Greetings from Chilly Texas

Where everything is finally MELTING. Plus, madeleines.

Howdy cookbook fans!

WELL. Apologies for going dark but it’s been quite a week here in Texas. You may have heard? I had this newsletter half put together to send Tuesday. Here’s the intro I wrote then:

We got about 7 inches of snow Sunday night and it has continued to be just bitterly, punishingly cold. A good chunk of Austin is currently without power. With temps dipping into the single digits and Texas houses just not equipped to handle this much cold (I’ve lived in houses in Austin that weren’t insulated), it’s a scary situation for a lot of people. We’ve got power because we’re close to a substation, which feels like such absurdly random luck.

Since then, we lost power for about 18 hours (it’s back now), which meant the heater didn’t work on the coldest night of this whole spell. I have friends who lost power for upwards of four days and had to go stay with friends and family, who then subsequently also lost power. No one I know has proper running water currently; we were totally out for three days and then this morning the faucets started dripping. And everyone I’ve talked to keeps saying the same thing: we’re the lucky ones, we didn’t have it so bad.

Texas is hurting, and if you have the means, please consider donating to one of the following:

If that seems like a lot, that’s because it’s a lot! A lot a lot a lot of people are deep in it right now. Every little bit helps.

Okay, today, a short one, to clear out my links backlog mostly. At the end, a recipe for something cozy and simple and sweet, from the gorgeous How Wild Things Are by Analiese Gregory. I hope you are safe and warm wherever you may be.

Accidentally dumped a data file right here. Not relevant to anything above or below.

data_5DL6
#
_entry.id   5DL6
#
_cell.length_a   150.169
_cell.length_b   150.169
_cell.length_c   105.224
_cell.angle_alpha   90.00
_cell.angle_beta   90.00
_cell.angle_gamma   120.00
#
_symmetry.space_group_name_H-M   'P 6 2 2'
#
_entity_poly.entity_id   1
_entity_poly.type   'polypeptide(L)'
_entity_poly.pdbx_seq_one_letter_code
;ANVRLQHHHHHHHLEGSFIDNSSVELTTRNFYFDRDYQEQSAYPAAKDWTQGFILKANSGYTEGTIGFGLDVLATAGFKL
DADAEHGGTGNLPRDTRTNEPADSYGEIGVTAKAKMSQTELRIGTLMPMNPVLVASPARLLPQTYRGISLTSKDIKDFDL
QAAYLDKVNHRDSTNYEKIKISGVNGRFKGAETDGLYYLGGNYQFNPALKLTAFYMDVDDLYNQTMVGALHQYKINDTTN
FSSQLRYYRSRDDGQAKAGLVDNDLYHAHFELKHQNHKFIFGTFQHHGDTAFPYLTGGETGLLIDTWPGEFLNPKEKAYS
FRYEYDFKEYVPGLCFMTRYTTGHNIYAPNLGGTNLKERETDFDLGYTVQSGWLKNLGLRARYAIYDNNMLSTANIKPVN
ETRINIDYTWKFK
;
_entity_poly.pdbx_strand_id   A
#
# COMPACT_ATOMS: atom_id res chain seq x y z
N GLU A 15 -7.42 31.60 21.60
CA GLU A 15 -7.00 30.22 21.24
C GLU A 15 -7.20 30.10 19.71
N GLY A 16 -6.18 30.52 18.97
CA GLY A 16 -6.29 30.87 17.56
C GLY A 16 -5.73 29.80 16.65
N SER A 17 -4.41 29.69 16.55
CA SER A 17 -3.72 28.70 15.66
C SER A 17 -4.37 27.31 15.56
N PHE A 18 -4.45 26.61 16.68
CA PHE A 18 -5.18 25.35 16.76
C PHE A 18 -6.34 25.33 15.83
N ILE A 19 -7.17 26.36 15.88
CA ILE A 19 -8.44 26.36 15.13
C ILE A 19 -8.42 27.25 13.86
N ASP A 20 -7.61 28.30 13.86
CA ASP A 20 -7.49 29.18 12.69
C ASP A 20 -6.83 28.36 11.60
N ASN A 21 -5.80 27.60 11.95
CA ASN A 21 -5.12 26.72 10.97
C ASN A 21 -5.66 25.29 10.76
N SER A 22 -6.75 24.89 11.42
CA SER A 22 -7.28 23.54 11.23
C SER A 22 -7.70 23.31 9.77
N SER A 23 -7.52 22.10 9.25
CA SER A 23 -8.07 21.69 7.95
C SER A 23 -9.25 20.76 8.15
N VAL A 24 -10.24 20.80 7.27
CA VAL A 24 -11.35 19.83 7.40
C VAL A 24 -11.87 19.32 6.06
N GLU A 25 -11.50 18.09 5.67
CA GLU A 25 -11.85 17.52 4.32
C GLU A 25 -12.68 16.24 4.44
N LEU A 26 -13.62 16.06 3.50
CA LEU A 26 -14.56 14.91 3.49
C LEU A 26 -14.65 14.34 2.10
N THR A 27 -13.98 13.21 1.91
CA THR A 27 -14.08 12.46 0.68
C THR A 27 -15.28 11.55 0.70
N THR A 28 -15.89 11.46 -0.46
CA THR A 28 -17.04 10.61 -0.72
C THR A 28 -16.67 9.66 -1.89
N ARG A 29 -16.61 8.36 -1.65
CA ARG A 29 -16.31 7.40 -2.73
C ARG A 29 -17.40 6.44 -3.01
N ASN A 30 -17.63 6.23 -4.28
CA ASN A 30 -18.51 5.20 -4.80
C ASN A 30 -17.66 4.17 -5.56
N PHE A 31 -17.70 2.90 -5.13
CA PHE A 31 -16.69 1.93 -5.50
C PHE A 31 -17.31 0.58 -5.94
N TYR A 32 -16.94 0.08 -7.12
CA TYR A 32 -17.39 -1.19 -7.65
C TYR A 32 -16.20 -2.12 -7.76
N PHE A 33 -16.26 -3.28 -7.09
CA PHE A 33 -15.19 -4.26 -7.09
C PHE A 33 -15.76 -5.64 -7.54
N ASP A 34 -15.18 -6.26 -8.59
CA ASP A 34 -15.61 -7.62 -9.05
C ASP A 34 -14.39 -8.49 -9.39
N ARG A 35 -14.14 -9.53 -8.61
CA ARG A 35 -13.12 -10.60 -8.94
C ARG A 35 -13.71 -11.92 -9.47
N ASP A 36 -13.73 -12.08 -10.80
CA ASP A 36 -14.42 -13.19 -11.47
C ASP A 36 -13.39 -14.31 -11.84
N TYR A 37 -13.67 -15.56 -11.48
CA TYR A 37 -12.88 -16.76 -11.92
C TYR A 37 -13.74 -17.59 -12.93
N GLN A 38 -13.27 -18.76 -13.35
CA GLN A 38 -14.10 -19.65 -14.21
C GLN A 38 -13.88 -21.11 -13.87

A post shared by Reese’s Book Club (@reesesbookclub)

Manuka Honey Madeleines

Recipe excerpted with permission from How Wild Things Are by Analiese Gregory, published by Hardie Grant Books February 2021.

I’ve been experimenting with taking processed sugar out of some of my recipes and replacing it with more natural alternatives, such as honey and malt syrups. This is one of the recipes that adapted exceptionally well to honey, and I love the flavour the madeleines get from intense ones such as manuka and leatherwood. For me, these cakes are best served straight from the oven. They don’t benefit from being kept for too long!

Makes 24 madeleines

170 g (6 oz) butter, plus some for brushing the metal mould

3 eggs

185 g (6½ oz) manuka or leatherwood honey, or other honey as preferred

160 g (5½ oz) plain flour

¼ teaspoon salt¼ teaspoon baking powder

soured cream and apricot jam, to serve

  1. Preheat the oven to 180°C (350°F). Melt the butter and let cool to room temperature.

  2. In a stand mixer, whisk the eggs and honey until light and fluffy, approximately 10 minutes. In a separate bowl, sift the dry ingredients, then add them to the egg mix and fold by hand. Once the dry ingredients are incorporated, gently fold in the cooled melted butter. Chill in the fridge for approximately 30 minutes. To make the jam, take the seeds out of the apricots, then roughly dice them. 

  3. Combine with the water and honey in a saucepan and cook on a medium heat for approximately 10 minutes, or until a jammy consistency is reached.

  4. Butter a madeleine mould with a pastry brush. I use a 12-cake non-stick metal one; the old copper madeleine moulds are amazing, but I would grease and flour them first. Fill each indentation half full and bake for 10 minutes. They should be set and golden, with minimal colour on top and light brown underneath. Serve immediately with soured cream and jam.

Okay! Next week, fingers crossed, will be a normal week! Knock on wood, salt over the shoulder, turn around and spit! See Tuesday folks Tuesday, see Friday folks a week from today with as many book deals as I can possibly knock out in one email. Have a good weekend.